This book seeks to form a general portrait of the history of political opposition during the so-called century of the Mexican Revolution. According to the author, most of the literature on political opposition has examined it from the point of view of the post-revolutionary regime and its official party; thus, her aim is to present a counterpoint by outlining a narrative from the perspective of “the other side” (p. 9).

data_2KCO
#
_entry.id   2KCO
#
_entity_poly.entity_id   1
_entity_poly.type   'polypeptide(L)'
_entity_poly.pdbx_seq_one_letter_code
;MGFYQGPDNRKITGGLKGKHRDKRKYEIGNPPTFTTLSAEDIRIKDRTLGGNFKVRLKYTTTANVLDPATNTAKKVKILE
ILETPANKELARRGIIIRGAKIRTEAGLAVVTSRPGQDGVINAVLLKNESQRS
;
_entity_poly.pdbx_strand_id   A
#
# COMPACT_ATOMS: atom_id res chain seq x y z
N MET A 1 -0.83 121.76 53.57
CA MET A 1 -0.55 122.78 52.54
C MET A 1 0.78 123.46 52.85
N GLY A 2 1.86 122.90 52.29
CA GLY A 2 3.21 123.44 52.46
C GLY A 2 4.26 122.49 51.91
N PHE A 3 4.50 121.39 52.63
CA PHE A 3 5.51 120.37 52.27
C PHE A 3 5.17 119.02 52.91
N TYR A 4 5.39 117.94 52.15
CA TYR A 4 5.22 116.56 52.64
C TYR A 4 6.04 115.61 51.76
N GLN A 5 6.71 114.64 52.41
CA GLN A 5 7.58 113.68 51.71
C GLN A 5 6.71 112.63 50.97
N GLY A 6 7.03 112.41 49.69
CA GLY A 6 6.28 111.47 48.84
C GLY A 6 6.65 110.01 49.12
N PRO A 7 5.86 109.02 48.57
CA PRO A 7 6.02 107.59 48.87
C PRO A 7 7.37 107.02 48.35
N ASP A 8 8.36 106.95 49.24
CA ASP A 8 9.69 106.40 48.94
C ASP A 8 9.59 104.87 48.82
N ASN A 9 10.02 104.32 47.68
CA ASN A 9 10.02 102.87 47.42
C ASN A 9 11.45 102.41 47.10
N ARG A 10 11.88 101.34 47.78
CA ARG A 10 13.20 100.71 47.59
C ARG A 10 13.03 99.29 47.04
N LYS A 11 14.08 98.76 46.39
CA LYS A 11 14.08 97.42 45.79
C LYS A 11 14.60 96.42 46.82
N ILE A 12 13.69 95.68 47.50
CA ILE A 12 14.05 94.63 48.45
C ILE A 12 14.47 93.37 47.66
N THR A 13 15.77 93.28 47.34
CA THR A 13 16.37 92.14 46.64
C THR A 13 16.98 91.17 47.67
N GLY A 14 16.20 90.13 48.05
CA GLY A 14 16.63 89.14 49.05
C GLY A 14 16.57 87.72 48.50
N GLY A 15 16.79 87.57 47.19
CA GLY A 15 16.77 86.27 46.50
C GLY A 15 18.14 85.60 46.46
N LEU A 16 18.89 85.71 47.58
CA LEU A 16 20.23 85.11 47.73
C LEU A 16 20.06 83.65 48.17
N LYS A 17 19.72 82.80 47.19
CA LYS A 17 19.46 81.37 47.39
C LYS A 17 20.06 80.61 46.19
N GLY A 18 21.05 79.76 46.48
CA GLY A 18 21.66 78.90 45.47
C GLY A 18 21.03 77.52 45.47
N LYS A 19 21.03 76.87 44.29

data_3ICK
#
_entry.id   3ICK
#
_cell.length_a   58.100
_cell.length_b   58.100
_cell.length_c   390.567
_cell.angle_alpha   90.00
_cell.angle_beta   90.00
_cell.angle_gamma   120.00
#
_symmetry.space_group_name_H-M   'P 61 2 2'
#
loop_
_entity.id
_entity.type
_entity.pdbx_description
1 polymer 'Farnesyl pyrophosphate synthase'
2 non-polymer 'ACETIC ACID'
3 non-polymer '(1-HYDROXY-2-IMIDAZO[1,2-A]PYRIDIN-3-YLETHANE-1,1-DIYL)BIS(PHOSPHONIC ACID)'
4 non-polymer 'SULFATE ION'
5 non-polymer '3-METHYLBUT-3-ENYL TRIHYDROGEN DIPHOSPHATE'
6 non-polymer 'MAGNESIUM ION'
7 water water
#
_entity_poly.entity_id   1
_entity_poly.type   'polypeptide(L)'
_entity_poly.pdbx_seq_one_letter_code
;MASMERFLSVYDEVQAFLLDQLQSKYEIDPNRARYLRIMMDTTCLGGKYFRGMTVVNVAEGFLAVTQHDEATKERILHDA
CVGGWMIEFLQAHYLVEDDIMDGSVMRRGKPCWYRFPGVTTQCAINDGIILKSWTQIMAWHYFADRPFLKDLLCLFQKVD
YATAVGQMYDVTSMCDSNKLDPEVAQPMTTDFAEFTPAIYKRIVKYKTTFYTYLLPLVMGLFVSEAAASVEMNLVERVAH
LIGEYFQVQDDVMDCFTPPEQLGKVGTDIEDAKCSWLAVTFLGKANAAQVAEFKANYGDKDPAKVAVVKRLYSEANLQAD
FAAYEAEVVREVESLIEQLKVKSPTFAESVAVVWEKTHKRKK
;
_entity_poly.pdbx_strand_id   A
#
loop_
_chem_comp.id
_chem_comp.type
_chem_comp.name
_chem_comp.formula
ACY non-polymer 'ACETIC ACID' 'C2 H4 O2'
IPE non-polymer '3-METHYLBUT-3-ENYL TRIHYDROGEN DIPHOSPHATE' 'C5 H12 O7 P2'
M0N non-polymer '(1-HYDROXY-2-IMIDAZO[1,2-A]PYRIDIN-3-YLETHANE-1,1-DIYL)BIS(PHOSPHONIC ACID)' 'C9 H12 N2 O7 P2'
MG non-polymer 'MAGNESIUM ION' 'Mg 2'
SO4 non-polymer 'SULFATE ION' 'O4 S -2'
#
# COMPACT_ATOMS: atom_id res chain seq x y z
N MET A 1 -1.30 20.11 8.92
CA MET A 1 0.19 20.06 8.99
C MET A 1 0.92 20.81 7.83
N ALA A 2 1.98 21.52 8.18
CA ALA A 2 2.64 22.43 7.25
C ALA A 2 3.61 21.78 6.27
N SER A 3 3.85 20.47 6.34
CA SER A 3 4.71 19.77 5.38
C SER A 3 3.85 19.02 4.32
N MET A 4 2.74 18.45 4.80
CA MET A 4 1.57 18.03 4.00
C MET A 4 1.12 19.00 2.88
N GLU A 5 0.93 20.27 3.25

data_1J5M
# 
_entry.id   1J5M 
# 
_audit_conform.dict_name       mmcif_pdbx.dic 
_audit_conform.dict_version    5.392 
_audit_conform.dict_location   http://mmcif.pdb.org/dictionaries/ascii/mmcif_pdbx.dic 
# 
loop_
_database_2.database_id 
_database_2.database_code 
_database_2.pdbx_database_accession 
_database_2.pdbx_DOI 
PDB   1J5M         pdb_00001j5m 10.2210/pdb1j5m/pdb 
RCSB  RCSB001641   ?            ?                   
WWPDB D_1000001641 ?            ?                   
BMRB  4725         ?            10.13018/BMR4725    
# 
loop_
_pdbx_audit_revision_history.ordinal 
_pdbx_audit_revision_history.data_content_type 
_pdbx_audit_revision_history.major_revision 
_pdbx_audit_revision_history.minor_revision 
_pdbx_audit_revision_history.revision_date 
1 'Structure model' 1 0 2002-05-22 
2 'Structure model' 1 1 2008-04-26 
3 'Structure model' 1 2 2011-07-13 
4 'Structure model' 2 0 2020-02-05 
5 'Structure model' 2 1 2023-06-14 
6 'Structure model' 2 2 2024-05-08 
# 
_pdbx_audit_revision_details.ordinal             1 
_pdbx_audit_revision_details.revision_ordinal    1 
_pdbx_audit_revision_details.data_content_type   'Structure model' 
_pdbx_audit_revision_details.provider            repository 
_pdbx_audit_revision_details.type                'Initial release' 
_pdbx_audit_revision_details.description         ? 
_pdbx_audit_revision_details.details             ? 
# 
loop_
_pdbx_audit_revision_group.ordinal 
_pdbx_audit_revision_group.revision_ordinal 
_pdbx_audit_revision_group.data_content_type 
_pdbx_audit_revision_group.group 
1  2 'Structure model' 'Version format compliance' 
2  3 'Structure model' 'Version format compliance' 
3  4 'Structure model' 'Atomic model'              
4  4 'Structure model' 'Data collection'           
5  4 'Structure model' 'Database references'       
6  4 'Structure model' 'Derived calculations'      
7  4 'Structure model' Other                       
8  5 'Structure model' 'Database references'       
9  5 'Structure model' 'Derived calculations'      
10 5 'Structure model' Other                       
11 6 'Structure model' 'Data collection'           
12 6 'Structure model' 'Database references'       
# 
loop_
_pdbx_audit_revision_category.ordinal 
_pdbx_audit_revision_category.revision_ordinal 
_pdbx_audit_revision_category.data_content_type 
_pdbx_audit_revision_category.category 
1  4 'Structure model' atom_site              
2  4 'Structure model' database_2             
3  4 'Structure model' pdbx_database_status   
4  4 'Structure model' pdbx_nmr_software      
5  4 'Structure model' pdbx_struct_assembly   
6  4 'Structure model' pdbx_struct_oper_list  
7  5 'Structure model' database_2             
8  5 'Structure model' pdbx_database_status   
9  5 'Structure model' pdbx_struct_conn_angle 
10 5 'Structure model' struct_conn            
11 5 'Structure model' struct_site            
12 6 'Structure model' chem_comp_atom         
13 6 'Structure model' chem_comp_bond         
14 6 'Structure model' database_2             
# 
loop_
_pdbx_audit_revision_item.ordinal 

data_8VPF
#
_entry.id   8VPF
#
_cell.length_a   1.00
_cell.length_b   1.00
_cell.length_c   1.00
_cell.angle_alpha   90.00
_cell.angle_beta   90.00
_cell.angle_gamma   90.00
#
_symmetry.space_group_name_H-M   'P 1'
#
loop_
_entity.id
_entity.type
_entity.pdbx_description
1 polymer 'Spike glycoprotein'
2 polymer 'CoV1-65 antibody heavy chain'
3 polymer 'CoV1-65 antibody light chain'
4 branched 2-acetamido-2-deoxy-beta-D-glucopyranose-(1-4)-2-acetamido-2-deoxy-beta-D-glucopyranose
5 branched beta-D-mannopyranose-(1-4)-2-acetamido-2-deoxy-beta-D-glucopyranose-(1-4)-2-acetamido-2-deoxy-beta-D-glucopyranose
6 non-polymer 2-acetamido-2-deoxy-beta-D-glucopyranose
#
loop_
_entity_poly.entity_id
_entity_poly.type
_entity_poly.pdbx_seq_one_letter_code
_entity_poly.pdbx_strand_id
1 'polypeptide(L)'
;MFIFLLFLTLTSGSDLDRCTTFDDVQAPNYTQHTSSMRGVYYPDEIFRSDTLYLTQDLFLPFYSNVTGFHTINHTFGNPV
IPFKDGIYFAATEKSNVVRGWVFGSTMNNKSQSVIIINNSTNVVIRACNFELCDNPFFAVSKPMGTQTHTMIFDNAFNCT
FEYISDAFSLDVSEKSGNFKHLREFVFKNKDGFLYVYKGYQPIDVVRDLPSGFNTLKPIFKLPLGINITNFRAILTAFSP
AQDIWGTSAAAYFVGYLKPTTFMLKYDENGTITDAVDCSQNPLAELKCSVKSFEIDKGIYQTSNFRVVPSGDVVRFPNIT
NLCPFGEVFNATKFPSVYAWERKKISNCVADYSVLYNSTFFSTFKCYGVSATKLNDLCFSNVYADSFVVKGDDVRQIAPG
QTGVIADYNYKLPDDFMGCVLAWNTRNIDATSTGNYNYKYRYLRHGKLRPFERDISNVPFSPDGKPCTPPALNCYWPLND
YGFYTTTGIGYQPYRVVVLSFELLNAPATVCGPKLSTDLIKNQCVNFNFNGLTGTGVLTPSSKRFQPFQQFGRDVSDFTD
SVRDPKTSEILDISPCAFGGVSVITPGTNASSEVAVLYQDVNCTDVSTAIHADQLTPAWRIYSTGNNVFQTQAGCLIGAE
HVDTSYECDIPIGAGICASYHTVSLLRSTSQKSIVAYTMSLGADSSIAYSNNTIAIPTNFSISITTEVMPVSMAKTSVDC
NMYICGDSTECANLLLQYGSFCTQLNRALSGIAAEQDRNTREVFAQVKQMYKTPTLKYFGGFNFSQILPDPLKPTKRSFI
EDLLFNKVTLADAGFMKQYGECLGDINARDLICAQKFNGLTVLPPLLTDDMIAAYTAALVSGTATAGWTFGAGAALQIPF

Expanding the interpretative framework she developed in her study of the dissident movement of General Henríquez (Ruptura y oposición: El movimiento henriquista, 1945 – 1954, Cal y Arena, 2001) Elisa Servín defines opposition as an “organized political expression, almost always but not only around electoral goals, that is increasingly institutionalized in the form of a political party and that competes, questions, and confronts constituted power through political non-armed action, and whose oppositional path is variable” (p. 11). Her...

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